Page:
Along with people like Césaire, Sartre and Howlett, Chris Marker cherished in 1953 the hope that African artefacts would be removed from the museum. In the film Les Statues meurent aussi (Statues Also Die 1950-53) Marker as director and writer, accompanied by Resnais as co-director, Ghislain Cloquet as cameraman and Guy Bernard as composer, took up the mission to challenge the prevailing gaze on African artefacts. How does Marker‘s Les Statues meurent aussi look upon African art?
Autour de 1968, en France et ailleurs : Le Fond de l’air était rouge – Sylvain Dreyer
The reception of Le Fond de l’air est rouge (Grin Without a Cat) by Chris. Marker (1978-2008) turned the film into an emblem of May ’68, which is given much attention, but only to propose an analysis full of contrasts. In this film, which remembers the “red years”, Marker puts the political commitment of his generation into perspective and tackles the problem of the relationship between the French movements and the struggles of the Third World. The solidarity as expressed by French militants seldom goes beyond a statement of principles and the fascination for revolutions abroad is a substitute for a disappointing local situation. Le Fond de l’air est rouge however pays tribute to the spirit of May ’68, in particular in its collective modes of realization and enunciation, which allow a new definition of the committed artwork in the “era of suspicion”.
This paper examines Chris Marker’s film Sans Soleil in relation to Jean-François Lyotard’s theory of the sublime. Through an analysis of the film’s representation of memory, time and temporality it will argue that Marker’s film effectively “invokes the unpresentable in presentation itself” (Lyotard, 1992: 15).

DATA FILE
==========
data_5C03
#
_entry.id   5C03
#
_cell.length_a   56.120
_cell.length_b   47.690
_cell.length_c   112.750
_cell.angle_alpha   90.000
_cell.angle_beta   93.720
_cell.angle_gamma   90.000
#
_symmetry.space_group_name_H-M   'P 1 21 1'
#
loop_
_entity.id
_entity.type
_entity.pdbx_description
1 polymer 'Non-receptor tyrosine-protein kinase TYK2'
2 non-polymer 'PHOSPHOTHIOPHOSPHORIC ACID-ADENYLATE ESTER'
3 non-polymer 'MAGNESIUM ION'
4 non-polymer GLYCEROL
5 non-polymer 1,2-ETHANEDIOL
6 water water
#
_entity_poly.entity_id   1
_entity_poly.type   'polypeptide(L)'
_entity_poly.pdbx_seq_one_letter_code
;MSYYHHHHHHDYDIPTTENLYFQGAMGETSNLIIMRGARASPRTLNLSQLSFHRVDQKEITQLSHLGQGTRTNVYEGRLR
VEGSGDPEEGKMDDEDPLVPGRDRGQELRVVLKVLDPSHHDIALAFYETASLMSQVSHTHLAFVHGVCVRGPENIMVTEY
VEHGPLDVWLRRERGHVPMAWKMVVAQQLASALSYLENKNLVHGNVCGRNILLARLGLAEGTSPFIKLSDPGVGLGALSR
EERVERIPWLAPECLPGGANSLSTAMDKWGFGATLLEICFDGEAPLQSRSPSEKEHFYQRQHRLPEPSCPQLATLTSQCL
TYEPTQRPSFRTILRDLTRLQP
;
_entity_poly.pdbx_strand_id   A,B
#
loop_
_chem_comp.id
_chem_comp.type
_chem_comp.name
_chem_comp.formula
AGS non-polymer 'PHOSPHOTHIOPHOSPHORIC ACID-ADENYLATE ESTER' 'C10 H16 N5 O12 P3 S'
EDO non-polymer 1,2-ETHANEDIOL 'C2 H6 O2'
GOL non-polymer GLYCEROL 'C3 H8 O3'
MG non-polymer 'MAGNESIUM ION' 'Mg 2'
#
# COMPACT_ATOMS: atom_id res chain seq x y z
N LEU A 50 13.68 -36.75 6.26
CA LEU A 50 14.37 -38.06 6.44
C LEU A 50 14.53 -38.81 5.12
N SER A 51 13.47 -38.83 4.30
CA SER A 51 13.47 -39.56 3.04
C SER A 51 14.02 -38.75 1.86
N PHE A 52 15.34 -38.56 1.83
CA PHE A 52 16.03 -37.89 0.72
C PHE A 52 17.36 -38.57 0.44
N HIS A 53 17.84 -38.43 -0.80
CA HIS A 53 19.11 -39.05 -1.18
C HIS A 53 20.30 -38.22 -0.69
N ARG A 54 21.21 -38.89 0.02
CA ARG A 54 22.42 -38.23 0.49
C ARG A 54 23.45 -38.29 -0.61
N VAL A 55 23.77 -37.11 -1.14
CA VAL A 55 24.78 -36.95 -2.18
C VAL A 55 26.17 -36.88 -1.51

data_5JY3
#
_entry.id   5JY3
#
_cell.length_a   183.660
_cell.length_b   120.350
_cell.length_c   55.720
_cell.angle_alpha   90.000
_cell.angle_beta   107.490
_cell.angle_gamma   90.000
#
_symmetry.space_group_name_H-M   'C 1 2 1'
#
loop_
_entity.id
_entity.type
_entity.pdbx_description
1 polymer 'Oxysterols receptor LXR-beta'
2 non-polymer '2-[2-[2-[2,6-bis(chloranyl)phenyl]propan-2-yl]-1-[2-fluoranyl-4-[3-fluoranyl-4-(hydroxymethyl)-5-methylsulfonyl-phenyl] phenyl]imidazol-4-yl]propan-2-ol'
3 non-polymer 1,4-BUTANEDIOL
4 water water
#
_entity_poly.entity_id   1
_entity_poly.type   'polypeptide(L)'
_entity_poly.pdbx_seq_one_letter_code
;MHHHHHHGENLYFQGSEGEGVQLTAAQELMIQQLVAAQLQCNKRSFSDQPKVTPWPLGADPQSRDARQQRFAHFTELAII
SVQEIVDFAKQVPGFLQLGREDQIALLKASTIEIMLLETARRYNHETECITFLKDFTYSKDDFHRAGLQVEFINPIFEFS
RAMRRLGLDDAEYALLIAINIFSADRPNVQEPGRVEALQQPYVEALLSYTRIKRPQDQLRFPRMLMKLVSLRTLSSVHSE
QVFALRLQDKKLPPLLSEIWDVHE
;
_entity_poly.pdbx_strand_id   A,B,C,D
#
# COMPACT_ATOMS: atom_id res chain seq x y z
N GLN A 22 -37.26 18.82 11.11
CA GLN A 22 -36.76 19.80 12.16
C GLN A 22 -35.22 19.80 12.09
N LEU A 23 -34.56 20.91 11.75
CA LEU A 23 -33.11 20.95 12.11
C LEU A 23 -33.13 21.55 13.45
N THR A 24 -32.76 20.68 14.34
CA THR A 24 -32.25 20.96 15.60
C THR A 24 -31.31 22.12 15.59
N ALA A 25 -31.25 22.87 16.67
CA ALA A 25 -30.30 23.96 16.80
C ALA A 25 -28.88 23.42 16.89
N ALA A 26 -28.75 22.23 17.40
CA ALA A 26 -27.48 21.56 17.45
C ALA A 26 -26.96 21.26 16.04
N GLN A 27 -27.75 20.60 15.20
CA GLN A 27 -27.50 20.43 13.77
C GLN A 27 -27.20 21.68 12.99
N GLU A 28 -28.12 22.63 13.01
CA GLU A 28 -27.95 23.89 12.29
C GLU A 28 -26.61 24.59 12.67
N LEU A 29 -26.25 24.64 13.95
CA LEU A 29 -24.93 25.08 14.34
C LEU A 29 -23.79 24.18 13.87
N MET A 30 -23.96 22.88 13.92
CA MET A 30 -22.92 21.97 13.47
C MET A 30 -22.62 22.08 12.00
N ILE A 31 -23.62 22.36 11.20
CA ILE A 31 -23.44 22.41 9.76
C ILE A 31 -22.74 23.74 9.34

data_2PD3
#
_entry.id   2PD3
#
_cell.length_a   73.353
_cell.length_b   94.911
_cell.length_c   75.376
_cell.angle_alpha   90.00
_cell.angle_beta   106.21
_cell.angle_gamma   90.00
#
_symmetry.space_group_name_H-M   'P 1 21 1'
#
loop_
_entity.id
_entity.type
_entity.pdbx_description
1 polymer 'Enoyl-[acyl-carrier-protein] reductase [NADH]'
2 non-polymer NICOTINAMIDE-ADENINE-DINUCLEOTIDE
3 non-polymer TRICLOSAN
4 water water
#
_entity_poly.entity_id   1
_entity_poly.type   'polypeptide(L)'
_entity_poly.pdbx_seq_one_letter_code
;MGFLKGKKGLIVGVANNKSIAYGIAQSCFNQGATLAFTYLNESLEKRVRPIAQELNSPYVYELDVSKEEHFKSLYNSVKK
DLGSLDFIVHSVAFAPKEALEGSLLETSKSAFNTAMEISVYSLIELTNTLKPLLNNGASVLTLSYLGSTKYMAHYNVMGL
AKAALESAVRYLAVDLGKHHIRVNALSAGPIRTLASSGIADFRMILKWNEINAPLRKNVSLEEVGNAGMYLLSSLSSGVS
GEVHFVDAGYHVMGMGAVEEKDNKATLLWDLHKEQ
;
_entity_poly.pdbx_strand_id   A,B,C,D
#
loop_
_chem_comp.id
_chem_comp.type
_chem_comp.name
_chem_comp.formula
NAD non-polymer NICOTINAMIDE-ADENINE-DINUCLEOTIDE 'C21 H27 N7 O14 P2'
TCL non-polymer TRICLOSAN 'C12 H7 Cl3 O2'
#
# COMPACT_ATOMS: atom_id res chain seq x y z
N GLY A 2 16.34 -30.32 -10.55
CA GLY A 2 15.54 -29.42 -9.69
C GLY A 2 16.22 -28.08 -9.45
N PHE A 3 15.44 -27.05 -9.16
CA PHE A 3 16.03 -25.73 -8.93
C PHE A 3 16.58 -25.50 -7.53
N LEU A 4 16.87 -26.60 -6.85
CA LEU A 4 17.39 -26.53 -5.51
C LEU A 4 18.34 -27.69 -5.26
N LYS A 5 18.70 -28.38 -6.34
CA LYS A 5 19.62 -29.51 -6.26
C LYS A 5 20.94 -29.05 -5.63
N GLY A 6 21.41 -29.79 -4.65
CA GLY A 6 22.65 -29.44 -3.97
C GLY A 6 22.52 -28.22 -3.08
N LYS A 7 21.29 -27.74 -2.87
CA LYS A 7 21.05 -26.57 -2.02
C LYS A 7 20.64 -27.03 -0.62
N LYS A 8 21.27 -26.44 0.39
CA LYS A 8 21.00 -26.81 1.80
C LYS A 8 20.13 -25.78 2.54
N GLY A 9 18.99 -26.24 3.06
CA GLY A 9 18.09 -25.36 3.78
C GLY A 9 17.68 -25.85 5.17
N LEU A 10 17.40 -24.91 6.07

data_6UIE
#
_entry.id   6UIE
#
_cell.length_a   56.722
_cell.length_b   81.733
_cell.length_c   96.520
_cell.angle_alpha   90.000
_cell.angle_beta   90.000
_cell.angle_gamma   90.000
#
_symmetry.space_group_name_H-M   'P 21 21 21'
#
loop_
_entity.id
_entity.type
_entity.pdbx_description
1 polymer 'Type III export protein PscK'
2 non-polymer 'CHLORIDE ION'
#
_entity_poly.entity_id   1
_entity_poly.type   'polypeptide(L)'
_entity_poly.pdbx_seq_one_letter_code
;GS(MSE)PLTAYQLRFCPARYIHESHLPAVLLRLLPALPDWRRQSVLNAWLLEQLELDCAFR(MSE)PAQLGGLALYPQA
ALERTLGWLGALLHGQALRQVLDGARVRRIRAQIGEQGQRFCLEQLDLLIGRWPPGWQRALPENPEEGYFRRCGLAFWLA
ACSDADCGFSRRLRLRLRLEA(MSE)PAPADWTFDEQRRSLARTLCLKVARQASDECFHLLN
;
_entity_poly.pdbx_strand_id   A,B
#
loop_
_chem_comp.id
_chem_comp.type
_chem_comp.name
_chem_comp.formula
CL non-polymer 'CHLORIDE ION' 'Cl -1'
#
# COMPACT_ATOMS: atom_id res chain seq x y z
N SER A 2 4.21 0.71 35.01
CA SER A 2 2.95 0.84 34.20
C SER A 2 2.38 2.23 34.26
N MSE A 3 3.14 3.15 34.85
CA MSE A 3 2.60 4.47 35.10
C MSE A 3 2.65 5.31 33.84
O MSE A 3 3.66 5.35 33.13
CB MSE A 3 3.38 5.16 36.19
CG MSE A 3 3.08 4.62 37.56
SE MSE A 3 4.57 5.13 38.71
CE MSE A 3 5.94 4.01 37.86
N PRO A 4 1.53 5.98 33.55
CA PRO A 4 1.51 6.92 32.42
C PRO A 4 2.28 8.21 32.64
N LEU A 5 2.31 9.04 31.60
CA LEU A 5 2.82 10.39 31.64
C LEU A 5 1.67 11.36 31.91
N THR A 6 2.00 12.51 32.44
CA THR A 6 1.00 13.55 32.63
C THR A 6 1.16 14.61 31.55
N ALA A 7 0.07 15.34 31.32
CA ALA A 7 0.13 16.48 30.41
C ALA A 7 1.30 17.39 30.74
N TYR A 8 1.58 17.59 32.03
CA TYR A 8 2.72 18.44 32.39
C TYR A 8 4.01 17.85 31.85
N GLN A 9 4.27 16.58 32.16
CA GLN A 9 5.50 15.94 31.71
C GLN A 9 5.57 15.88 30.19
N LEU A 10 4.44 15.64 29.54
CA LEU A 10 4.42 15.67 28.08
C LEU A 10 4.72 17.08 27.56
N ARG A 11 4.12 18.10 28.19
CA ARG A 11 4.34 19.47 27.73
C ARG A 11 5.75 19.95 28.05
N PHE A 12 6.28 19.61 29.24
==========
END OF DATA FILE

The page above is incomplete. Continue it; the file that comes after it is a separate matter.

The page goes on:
Crossing Chris: Some Markerian Affinities – Adrian Martin
This essay creatively explores a group of artists, writers, and other special individuals whose work or life story can be described as having an intriguing affinity with the protean career of Chris Marker. Avoiding the ‘usual suspects’ (such as Godard or Sebald), it discusses gossip columnist Milt Machlin, record collector Harry Smith, painter Gianfranco Baruchello, writer-filmmaker Edgardo Cozarinsky, and several others. From this constellation, a particular view of Markerian poetics emerges, touching upon the meanings of anonymity, storytelling, history and archiving.
Petit Cinéma of the World or the Mysteries of Chris Marker – Susana S. Martins
From 1954 to 1958, Chris Marker edited the travel books series Petite Planète, providing an alternative to more conventional guidebooks. The aim of this article is to pay special attention to the photographic dimension of these books, particularly in their essayistic composition. Starting from the concrete analysis of a short photo-sequence included in the book on Portugal, I propose here to investigate the central role of the ‘essay’ in the work of Chris Marker, not only as an aesthetical choice but fundamentally as a privileged form of political commitment.